The Mayo News

Friday
Oct 31st
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Home ARCHIVE
A lot done, more to do


WALKING along Jones Road on the way back to the car on Sunday evening I couldn’t get over the huge crowd of Mayo supporters that were flowing out of the stadium.
They turned out in their droves to support the team and once again it showed win or lose, we’re all in this together.
It’s our team. They need us and we certainly need them! And they did us proud this year.
My pilot didn’t spare the horses on the way back from Dublin so I was home in time for The Sunday Game. From the comfort of my sitting room, it was easy to see where the match was won and lost.
The middle third of the field in the second half was where the battle-lines were drawn.
A lot of Kerry’s attacks stemmed from their half-back line after half-time. We really had no answer to what they threw at us during the third quarter and we seemed to run out of steam as time went on.
We didn’t make life difficult for Kerry in the second half and Mayo tapered off much too early for my liking. That was the most disappointing thing.
There’s no shame in losing to this Kerry team. You’d have to applaud the way they play the game, their individual talent, their team ethic, and the way they closed the game out. It was all very professional and efficient.
In keeping with their performances over the last few months, Mayo were competitive and honest. James Horan has got them playing a high-tempo game now that demands huge levels of constant effort. The only requirement at the other end of the field is that all the hard work gets  its reward on the scoreboard. You have to be putting up scores.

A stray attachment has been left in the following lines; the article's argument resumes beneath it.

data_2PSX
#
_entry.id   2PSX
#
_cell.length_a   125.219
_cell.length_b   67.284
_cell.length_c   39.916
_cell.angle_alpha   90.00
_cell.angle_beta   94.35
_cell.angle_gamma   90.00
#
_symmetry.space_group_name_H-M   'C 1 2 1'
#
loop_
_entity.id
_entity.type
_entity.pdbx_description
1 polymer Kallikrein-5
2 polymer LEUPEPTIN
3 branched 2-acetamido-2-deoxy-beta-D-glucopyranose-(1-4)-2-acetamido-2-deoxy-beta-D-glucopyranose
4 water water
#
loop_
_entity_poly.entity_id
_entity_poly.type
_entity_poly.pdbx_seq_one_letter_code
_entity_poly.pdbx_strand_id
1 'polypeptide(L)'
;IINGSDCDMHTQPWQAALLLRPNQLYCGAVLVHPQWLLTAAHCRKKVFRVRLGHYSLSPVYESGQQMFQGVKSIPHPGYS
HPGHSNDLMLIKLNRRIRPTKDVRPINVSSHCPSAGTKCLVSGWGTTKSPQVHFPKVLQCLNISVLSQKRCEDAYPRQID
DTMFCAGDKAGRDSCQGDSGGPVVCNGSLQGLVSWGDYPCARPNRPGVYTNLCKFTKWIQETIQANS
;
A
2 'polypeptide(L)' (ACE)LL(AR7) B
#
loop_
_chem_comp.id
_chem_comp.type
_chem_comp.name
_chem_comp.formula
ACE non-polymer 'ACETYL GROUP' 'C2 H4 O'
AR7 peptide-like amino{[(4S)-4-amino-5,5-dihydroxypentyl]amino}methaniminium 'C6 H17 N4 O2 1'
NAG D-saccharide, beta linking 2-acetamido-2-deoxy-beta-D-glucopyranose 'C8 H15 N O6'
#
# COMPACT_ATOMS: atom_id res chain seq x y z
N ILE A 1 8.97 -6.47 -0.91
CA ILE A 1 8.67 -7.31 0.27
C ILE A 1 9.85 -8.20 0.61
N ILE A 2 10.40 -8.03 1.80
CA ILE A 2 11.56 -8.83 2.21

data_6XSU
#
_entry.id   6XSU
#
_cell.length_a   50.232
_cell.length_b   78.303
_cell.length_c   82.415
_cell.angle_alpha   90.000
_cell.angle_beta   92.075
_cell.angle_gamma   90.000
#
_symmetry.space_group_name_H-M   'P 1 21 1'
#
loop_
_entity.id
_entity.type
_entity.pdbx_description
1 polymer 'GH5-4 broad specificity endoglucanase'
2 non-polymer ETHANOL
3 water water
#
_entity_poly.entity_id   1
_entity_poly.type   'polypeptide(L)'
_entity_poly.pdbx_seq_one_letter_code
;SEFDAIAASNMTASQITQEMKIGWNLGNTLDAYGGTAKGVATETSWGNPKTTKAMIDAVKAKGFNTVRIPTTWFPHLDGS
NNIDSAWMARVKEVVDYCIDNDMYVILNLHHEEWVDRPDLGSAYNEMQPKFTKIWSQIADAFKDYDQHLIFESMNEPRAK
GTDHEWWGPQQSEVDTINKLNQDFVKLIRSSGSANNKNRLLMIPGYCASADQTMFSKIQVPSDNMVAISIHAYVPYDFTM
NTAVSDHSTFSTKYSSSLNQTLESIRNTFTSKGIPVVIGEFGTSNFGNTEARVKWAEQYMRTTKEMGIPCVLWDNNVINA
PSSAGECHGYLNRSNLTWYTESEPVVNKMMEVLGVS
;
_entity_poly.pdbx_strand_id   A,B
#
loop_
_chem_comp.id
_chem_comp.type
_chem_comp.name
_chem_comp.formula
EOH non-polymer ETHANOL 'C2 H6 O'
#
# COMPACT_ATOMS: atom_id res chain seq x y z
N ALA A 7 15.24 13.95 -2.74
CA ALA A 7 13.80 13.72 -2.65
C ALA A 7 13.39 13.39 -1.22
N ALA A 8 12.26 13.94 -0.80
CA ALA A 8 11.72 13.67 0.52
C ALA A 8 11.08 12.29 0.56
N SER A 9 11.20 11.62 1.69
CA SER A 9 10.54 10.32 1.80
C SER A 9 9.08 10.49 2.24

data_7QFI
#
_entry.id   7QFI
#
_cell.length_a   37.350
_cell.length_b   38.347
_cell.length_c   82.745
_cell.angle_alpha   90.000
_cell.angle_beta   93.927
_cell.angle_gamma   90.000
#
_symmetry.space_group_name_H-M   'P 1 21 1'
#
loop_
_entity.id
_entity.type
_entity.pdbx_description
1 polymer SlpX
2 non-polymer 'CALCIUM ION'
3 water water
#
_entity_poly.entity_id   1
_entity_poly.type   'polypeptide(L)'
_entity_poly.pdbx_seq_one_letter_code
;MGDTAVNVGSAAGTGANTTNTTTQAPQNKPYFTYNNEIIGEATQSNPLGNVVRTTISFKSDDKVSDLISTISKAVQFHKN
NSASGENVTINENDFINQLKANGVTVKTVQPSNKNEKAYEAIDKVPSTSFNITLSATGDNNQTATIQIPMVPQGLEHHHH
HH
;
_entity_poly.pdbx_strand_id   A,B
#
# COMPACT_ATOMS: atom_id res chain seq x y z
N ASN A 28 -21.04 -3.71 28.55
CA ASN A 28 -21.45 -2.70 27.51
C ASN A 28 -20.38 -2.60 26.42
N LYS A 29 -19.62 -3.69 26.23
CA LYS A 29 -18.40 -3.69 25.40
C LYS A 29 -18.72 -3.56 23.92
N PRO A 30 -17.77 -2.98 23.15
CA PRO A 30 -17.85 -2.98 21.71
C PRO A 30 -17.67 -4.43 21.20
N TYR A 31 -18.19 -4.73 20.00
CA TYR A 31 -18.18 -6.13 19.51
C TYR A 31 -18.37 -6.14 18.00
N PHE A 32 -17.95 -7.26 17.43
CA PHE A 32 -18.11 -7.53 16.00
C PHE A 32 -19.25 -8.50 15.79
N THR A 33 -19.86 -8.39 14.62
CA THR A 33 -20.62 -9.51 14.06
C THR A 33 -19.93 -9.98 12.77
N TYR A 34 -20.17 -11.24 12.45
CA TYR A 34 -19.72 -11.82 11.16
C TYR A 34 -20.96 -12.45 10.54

Unfortunately, we didn’t take enough of our chances.

EARLY SIGNS
We were expecting Kerry to go for the jugular from the start but we didn’t think it would actually be right from the throw-in! If Darran O’Sullivan had stuck away either of his two early goal chances, it could have been another massacre.
But we weathered the storm and, like the quarter-final, we played ourselves into the game.
The tactic of Kevin McLoughlin dropping back to help out the defence definitely worked early on. It protected the full-back line, helped us to ferry the ball up the field, and we created chances.
It also helped that Kerry didn’t make use of their ‘free’ man in the first quarter but when Jack O’Connor switched Tomás Ó Sé into that role, he made a much bigger impact. He was a better playmaker than Eoin Brosnan and he broke into space and caused us problems.
Ó Sé also played a lead role in Kerry getting ahead during the second quarter and, psychologically, going in ahead at half-time was very important.
In the first 25 minutes, Mayo were excellent. Ger Cafferkey was outstanding on Kieran Donaghy, Tom Cunniffe was marshalling Gooch fairly well, and Keith Higgins was getting to grips with Darran O’Sullivan.
We also had Donal Vaughan breaking forward whenever he got the chance and that gave us impetus and momentum.
Up front, Enda Varley started well but we could have got more out of Alan Dillon and Alan Freeman. Cillian O’Connor, in that first half, also needed to get on the end of more moves.
Andy Moran, as usual, ran himself into the ground and led from the front. He will be disappointed though that he didn’t score a goal at either end after teasing Marc Ó Sé with a couple of dummy solos. You need to be taking those chances.
Behind by two points at the break, Mayo would have realised that they would have to go to Plan B and revert to a ‘15-on-15’ set-up. James had no choice really but by pushing Kevin McLoughlin back into the attack, it left the Mayo defence exposed.
They just weren’t able to cope without the extra player there to help out.

SECOND WIND
I’d imagine the Mayo dressing-room would have been a very positive place at half-time. The game was still very much alive and they would have been hoping to explode out of the blocks when the game got going again.